Dan Abbate is a Contributor on the Price of Business on Business Talk 1110 AM KTEK on Bloomberg’s home in Houston (learn more about Dan at www.robotaton.com).
Dan recently interviewed Ken Uptain, founder and CEO of Essentia Water. Since 1998, Ken has managed the vision and top-level business side of Essentia Water. This includes developing and implementing strategic objectives; leading and motivating the company’s executive, finance and sales teams; overseeing growth initiatives; and providing direction for Essentia’s overall brand essence. One of Uptain’s proudest accomplishments as founder and CEO of Essentia is perfecting the technology behind Essentia’s process to bring to market a product that contributes to proper hydration and can truly help people feel better. He is also proud of Essentia’s high employee retention rate, with half of his staff having been on board since the company’s inception.
KEN: Today Essentia Water is the no. 1-selling bottled water brand in the natural channel and fastest growing top 10 premium bottled water brand at traditional grocery. Essentia is a privately held, owned and operated company based just outside of Seattle in Bothell, Wash. The company employs just over 20 fulltime employees. Essentia also has partnerships with a range of outsourced services and companies, including PR, advertising and marketing consultants. Essentia contracts with third-party co-packers to produce its water, using a unique three-step process. This result is a hydration-perfected™ electrolyte-enhanced water with an alkaline 9.5 pH. Easily absorbed in the body, Essentia hydrates, restores and balances to promote optimal health.
Essentia Water has come a long way since first launching in 1998, back when I had a strong gut inkling that we were onto something special with functional, high pH water. But back then consumers were only just starting to accept source water and couldn’t yet fathom the benefits of electrolyte enhanced, alkaline water. At the time, our growth strategy focused on educating and penetrating the natural channel. We grew the brand organically by focusing on grassroots retail education in the natural channel reaching brands like Whole Foods and Sprouts.
DAN: Today’s interview is all about companies in active growth phases and how they manage that. Can you tell me about your current growth. What’s your strategy? What will your company look like at the end of this phase? How are you managing this?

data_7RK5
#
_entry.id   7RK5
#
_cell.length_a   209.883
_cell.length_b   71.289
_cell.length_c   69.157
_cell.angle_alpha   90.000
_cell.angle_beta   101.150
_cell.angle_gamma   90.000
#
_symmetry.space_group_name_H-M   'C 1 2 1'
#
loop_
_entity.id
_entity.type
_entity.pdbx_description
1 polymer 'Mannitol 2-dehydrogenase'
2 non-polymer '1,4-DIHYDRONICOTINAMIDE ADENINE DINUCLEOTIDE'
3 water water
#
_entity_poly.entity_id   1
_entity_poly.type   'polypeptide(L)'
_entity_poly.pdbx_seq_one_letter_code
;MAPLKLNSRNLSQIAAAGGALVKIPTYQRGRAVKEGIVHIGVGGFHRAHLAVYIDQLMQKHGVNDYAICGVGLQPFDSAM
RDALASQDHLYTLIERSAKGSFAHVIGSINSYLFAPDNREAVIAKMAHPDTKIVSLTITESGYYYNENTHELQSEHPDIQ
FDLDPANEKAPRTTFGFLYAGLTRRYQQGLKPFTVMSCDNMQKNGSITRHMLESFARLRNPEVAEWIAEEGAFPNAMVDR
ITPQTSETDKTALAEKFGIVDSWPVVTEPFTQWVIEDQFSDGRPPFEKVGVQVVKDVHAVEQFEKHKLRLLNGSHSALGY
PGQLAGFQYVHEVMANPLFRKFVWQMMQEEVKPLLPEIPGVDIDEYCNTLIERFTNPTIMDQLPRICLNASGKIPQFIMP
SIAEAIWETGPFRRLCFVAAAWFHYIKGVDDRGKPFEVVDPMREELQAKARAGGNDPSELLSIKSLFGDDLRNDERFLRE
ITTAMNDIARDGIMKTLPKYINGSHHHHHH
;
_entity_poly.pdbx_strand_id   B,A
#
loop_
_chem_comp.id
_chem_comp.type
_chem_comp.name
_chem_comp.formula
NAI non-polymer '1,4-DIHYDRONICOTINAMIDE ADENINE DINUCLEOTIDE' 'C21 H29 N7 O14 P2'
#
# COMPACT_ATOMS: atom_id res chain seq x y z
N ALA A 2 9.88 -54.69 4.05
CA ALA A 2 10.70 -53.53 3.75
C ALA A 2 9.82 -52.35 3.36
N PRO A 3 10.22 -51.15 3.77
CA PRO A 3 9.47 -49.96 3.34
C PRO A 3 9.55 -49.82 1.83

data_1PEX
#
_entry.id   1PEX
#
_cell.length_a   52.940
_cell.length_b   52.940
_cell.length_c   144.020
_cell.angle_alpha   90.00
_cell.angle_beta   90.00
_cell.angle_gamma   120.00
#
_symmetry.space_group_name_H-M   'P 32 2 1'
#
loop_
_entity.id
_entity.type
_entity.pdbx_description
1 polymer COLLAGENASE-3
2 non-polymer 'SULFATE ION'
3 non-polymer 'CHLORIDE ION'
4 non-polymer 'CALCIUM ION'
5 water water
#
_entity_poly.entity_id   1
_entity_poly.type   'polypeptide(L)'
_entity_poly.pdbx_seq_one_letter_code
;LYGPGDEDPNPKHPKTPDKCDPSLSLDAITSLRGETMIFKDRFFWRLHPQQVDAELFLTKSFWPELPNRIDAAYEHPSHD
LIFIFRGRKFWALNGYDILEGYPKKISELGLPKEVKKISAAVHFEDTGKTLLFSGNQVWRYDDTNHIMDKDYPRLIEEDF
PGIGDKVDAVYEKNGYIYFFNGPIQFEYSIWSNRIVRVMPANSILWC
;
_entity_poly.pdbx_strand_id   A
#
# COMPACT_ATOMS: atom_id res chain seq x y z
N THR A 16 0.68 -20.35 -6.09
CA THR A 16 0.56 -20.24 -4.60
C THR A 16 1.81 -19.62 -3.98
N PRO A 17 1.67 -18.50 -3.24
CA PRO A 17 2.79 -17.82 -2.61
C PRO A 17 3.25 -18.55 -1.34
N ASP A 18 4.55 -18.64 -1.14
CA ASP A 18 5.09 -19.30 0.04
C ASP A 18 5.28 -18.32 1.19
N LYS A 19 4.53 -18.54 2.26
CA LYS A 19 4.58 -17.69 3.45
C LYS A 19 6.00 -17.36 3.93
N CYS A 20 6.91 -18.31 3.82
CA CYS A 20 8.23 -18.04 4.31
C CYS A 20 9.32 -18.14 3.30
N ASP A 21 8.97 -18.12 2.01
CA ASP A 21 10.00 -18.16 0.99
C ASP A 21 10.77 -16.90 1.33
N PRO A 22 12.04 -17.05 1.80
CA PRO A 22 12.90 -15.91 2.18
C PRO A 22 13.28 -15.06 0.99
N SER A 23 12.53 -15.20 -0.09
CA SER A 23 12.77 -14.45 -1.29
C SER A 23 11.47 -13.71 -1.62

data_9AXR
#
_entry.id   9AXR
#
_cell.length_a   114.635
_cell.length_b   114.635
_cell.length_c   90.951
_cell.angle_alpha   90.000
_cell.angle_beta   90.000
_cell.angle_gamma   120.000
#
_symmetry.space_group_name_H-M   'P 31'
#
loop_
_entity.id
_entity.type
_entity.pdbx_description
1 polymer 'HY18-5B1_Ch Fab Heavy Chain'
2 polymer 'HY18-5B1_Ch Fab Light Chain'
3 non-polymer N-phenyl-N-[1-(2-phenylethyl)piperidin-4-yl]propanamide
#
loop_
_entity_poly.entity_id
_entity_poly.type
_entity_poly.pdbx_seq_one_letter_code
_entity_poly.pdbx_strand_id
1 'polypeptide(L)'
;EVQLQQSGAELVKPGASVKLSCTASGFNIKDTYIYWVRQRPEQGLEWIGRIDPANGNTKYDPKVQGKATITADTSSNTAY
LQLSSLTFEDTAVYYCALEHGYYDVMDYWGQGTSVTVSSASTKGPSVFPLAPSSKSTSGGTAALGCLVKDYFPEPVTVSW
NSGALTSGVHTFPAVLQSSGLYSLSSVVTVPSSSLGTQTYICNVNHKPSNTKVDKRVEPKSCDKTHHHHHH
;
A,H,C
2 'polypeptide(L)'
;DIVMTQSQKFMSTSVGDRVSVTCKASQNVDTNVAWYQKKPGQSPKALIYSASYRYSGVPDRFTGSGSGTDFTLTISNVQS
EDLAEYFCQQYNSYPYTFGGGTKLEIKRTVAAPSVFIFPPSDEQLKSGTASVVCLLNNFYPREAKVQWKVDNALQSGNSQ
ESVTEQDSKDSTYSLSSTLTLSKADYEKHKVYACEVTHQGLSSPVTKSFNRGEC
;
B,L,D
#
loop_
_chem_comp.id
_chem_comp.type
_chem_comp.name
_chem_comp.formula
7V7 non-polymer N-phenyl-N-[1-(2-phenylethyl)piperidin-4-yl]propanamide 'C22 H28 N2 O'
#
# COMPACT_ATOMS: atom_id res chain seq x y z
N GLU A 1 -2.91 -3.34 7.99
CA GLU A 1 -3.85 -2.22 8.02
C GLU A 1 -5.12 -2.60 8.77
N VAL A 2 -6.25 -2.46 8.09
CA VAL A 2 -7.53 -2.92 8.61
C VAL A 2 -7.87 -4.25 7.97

KEN: FoodBev revealed the global flavored and functional water market is projected to reach $36 billion by 2019. As health conscious consumers embrace functional bottled water, Essentia is preparing for rapid growth into mainstream markets. Essentia is rapidly building our DSD (direct store delivery) system. We anticipate having full distribution across North America within two years.
Essentia is careful to scale our growth efficiently. We maintain our commitment to grassroots education and organically growth. This approach carried through to everything from how we hire to how we market the brand. Even amid rapid growth, we are careful only to add overhead as growth allows. We recently welcomed several longtime consultants as fulltime members of the Essentia family. This includes Paul Curhan, VP of Marketing & Innovation; Neil Kimberley, VP of Strategy & Market Development; and Tahne Davis as Creative Director & Brand Manager. These executive-level positions were added in response to the brand’s accelerated growth.
We are taking a methodical approach to growth. We are going market-by-market and region-by-region, focusing on core markets from coast to coast. Along the way, we make sure to maintain the position as a premium brand with a focus on consumer education and building an authentic, premium customer base.
DAN: In your experience, what was/is the most important thing for you to consider in developing your growth strategy?
KEN: It has been extremely important that Essentia Water stick to our company’s values regardless of how fast we grow. We have built Essentia on passion, belief in the product and by developing a following of loyal customers.